DUBUQUE, Iowa — Sue McTaggart understands that not everyone will have empathy for her people like her son, who is incarcerated.
However, she wishes more people would be alarmed about the COVID-19 outbreaks in the prison system before more prison workers and inmates are pronounced dead.
"We cannot designate people as more and less worthy of healthcare and basic rights," said McTaggart. "I would says that incarcerated people are probably third-class citizens right now, with elderly people being second class citizens who we're not concerned about sacrificing and then incarcerated people even lower than that."
Monday, the Iowa Department of Corrections announced the ninth inmate died likely due to COVID-19 complications.
Last week, the Iowa DOC announced that the first prison worker also passed away due to COVID-19.
McTaggart's son, Danny, is serving a 10-year prison sentence for robbery at age 19.
He's six years in, currently at Mount Pleasant Correctional Facility, and won't be eligible for parole until late 2021.
Her family tried to get Danny's sentence commuted in March, to no success.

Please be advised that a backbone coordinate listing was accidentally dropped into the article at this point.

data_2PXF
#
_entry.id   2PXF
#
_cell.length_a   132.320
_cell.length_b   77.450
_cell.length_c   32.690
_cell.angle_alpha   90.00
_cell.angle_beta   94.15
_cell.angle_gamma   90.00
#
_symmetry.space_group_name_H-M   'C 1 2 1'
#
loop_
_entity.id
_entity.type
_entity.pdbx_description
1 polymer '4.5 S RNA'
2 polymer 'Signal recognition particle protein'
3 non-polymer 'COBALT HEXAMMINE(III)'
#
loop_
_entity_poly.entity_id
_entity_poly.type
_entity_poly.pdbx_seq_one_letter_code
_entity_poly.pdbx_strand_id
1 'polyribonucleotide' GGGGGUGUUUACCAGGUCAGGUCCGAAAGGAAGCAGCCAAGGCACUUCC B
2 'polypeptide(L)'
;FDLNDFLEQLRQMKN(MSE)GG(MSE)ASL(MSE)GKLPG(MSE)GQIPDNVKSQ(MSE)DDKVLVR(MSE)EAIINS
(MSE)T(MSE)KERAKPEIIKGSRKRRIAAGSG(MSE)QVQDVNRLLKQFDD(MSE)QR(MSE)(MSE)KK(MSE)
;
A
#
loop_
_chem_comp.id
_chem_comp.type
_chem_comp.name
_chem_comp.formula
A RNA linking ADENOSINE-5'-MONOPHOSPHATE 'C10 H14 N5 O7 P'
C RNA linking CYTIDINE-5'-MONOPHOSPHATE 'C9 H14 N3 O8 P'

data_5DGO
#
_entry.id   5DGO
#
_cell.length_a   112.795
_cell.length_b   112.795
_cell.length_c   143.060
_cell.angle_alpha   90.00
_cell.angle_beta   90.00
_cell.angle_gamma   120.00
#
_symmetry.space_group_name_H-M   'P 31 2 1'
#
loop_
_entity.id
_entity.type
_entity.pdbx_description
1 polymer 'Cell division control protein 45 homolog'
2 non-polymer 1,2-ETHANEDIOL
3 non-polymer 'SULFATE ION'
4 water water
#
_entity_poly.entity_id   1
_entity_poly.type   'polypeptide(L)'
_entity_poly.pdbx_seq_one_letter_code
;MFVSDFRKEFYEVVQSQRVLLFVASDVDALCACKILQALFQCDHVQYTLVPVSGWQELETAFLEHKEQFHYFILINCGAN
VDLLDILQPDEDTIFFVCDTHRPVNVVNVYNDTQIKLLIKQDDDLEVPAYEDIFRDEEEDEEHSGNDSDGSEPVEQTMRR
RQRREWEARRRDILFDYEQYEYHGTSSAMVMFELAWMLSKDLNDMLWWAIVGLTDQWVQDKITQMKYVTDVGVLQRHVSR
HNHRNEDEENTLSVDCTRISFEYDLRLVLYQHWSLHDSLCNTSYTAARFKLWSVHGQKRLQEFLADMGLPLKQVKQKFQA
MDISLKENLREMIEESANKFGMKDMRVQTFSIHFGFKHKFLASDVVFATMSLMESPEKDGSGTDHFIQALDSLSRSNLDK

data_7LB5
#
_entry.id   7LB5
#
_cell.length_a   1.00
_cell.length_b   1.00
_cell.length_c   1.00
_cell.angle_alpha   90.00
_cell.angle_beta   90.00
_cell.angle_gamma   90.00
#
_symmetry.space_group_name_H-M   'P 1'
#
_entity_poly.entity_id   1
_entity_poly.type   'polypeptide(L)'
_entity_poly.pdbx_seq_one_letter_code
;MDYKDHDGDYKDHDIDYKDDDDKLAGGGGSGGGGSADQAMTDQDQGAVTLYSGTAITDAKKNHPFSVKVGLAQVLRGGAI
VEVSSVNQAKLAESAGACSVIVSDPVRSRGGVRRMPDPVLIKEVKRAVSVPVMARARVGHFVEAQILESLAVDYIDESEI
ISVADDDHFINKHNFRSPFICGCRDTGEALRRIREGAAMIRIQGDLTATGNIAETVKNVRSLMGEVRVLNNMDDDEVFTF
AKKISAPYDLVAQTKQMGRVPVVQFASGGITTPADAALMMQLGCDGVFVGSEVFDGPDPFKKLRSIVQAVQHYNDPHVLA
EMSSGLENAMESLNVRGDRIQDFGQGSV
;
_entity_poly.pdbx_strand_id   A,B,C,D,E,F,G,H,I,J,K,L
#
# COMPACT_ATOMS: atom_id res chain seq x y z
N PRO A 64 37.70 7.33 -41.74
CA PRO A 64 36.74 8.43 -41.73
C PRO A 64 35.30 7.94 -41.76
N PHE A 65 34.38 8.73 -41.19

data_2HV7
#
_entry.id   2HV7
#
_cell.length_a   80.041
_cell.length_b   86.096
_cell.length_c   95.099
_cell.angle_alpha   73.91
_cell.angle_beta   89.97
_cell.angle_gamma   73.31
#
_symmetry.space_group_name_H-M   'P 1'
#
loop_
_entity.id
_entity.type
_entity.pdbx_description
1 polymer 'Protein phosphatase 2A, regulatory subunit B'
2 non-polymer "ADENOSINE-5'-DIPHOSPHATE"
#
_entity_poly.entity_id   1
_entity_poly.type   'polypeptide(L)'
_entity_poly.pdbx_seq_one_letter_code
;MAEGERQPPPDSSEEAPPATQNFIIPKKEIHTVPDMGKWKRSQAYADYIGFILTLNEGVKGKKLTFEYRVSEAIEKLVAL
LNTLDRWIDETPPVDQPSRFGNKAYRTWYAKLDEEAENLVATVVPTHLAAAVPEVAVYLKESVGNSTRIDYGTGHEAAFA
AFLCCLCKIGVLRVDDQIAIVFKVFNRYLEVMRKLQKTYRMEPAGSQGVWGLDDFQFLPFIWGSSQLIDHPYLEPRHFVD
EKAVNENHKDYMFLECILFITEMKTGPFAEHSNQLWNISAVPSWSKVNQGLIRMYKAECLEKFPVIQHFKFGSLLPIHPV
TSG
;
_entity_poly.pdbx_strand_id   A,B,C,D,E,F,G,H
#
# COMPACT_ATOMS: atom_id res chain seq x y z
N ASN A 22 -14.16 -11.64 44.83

"Our family acted right away to request through the Iowa Parole Board a commutation of sentence, and we cited prison overcrowding and COVID as our reason for making that request," said McTaggart. "We received no response."
She said her application included a letter from State Representative Lindsay James, who did receive a response regarding the application.
"The message we received secondhand from [James] was one, that they were not accellerating any consideration of parole during COVID, and the second one was that the Governor has never granted a commutation of sentence."
Local 5 reached out to the Iowa Department of Corrections last Thursday with questions regarding prison outbreaks. We are still awaiting a response.
"It feels very powerless," said McTaggart. "It definitely feels like we're not being heard."
Monday, the American Federation of State, County and Municipal Employees Council 61 held a press conference over Zoom to discuss concerns over COVID-19 affecting the health of workers and inmates in Iowa correctional facilities.
"I will work with legislators, Democrat or Republican. We have to get COVID-19 under control inside our correctional facilities," said President Danny Homan.
Homan said that he's spoken with numerous prison workers who've worked 24-hour shifts, dealing with understaffed facilities as other workers are in quarantine.
State Senator Rich Taylor represents Henry County, where Mount Pleasant Correctional Facility is.
"You do need to serve your time," said Senator Taylor. "But you don't need to be subjected to a virus that's going to kill you."